Research increasingly suggests that prescriptive intrusion by government into education has not improved standards to any marked extent, and may be narrowing and ‘over-mechanising’ children’s learning experiences, inducing needless anxiety and, at worst, a major diminution in children’s enthusiasm for learning.. Young children’s needs in particular are substantially compromised by an ‘audit and accountability’ ideology. Caring for babies and toddlers is profoundly personal, involving immeasurable qualities like attunement and responsiveness. A ‘one-size-fits-all’ framework, necessitating copious record-keeping, risks substituting bureaucracy for care.

We therefore call on the government:

– to commission an urgent independent review of EYFS, allowing diverse conceptions of child development to flourish without undue compromise;

– to reduce the status of EYFS to ‘professional guidelines’, free of legal compulsion, so safe-guarding the professionalism and freedom to practice of practitioners who have principled objections to the framework.

Many people feel unable to speak out against EYFS for fear of career reprisals, with others feeling helpless to influence government thinking. The DfCSF may therefore be unaware of the level of opposition that exists to EYFS throughout the field.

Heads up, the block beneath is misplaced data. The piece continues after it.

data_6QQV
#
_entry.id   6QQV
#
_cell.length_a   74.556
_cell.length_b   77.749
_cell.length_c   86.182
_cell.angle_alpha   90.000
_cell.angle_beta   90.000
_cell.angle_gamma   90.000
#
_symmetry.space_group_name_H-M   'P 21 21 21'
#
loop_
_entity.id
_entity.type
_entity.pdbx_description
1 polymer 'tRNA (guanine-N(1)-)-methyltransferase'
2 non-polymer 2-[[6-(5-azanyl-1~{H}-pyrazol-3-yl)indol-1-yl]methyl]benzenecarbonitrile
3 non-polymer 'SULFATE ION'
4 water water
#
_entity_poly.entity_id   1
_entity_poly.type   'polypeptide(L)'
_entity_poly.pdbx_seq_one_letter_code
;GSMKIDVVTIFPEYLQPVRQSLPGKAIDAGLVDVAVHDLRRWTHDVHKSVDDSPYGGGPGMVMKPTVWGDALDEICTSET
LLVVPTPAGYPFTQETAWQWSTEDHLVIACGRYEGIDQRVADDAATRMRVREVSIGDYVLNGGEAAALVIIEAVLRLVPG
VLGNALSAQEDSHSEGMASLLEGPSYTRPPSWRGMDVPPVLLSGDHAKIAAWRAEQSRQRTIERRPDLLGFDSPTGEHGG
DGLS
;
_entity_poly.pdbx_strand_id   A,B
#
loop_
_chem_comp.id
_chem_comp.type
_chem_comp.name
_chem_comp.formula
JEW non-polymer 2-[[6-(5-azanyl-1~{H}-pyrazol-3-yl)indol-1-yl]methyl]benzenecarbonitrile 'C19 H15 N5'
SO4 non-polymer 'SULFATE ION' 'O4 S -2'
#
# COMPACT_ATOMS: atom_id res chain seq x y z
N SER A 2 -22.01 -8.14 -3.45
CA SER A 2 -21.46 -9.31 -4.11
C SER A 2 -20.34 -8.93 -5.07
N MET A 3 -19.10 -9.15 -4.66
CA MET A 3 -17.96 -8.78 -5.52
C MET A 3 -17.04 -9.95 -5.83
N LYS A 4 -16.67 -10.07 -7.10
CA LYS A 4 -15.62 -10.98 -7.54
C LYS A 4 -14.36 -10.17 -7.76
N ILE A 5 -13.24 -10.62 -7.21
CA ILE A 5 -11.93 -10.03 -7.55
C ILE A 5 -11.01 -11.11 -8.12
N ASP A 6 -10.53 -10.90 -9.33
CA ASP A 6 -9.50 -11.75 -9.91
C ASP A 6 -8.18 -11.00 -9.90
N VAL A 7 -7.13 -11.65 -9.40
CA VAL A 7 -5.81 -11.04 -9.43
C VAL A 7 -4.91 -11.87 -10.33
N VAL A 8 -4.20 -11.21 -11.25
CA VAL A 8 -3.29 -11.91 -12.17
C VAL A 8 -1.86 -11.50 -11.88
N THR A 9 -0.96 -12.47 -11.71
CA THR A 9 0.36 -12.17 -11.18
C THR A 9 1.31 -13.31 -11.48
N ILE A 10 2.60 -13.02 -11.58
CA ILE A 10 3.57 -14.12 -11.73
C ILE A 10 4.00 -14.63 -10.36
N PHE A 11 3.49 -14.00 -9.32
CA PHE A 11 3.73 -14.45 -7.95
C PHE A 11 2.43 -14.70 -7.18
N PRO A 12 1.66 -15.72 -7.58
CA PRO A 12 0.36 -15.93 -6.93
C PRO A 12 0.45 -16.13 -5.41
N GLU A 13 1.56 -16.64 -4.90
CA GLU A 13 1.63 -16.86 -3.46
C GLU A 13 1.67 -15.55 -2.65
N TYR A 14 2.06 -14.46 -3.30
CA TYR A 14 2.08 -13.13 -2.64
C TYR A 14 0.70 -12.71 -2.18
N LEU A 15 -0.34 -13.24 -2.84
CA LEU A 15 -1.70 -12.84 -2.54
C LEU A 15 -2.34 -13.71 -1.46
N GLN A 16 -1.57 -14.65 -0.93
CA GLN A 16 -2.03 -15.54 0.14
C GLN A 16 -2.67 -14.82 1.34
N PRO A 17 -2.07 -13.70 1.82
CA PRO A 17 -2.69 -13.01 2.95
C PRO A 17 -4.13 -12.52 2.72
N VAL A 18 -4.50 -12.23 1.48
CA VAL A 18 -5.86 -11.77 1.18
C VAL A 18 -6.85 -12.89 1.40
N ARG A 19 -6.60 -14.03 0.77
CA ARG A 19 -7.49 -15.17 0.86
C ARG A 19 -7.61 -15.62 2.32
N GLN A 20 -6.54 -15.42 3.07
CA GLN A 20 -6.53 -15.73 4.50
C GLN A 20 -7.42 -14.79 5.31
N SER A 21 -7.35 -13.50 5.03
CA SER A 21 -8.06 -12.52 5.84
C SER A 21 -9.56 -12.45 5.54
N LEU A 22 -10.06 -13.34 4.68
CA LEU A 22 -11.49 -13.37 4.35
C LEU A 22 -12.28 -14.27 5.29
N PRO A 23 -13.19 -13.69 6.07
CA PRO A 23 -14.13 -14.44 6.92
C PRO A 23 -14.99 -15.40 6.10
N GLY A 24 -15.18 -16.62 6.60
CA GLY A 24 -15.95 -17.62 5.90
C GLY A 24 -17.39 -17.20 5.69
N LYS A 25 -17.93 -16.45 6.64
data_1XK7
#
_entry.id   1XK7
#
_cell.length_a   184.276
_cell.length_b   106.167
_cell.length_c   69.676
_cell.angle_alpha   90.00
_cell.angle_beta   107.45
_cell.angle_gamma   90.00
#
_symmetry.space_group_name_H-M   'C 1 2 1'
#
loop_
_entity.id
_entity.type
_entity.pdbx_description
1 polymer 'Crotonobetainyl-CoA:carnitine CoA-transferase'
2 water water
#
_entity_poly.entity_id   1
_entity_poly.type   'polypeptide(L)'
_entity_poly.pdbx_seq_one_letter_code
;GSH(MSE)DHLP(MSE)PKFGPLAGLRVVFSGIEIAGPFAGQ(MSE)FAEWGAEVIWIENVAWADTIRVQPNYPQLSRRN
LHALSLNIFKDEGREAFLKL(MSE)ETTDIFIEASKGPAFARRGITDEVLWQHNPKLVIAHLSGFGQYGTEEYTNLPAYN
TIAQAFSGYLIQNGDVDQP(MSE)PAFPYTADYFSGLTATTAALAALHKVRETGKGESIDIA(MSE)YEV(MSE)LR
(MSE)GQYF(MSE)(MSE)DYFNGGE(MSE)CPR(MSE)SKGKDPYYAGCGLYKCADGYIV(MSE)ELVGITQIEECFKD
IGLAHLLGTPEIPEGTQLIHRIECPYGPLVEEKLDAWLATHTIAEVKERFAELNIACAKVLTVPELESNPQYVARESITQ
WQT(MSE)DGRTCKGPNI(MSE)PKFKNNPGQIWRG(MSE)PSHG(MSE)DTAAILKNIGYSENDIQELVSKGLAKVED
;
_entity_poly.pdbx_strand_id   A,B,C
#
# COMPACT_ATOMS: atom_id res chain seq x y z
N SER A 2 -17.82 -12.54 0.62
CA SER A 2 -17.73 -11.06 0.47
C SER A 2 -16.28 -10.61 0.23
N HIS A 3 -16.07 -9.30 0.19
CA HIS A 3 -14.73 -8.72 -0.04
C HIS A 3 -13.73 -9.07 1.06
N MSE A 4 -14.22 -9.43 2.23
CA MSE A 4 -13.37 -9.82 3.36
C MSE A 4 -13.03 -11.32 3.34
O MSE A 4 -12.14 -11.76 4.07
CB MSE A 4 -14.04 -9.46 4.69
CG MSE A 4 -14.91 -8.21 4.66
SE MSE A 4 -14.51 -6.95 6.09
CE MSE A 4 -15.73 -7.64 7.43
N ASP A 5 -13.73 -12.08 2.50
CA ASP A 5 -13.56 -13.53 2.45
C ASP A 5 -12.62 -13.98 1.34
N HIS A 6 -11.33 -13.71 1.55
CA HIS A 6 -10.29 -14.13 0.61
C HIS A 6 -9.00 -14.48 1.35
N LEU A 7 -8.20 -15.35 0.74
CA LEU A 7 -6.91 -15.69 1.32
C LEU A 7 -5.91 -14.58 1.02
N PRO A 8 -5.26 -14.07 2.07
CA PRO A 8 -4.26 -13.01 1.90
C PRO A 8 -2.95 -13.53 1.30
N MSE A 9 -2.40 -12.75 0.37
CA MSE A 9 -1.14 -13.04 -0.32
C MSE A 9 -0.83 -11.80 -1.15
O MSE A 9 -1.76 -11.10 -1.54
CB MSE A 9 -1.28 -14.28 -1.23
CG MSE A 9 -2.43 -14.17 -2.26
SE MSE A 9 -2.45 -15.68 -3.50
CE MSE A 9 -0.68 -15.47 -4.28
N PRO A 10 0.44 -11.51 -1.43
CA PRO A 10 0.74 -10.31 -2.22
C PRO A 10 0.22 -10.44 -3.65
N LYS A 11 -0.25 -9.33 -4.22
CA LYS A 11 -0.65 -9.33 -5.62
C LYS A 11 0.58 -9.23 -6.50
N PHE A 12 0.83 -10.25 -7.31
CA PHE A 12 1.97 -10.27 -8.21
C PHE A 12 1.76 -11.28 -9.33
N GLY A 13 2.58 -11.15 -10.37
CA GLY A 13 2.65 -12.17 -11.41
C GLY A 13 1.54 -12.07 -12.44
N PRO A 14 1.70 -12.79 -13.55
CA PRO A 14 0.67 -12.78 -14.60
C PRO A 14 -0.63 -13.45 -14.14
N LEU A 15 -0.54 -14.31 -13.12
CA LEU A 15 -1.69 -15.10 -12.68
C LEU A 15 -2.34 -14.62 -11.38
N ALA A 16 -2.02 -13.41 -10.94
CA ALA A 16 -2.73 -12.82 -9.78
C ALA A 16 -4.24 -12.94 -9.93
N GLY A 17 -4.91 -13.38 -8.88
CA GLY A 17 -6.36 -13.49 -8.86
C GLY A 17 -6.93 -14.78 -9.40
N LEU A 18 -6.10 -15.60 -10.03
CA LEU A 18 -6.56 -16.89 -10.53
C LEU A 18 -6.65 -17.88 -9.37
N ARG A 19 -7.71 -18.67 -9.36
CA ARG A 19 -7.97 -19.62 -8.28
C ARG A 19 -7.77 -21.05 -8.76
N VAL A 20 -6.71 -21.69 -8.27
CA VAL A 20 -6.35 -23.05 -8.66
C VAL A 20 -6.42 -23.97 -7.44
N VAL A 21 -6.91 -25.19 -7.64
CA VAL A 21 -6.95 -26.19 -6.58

We call upon practitioners, academics, administrators, teacher-trainers and parents to join us in our OPEN EYE Campaign for the very heart of childhood. Further details can be obtained from r.house@roehampton.ac.uk

Signed by (in alphabetical order):

Fergus Anderson, independent film-maker
Sally Barnes, writer and consultant on early years education
Camila Batmanghelidjh, psychotherapist, founder and director of Kids Company
Dr Teresa Belton, former Chair of Play for Life
Professor Tim Brighouse, former Commissioner for London Schools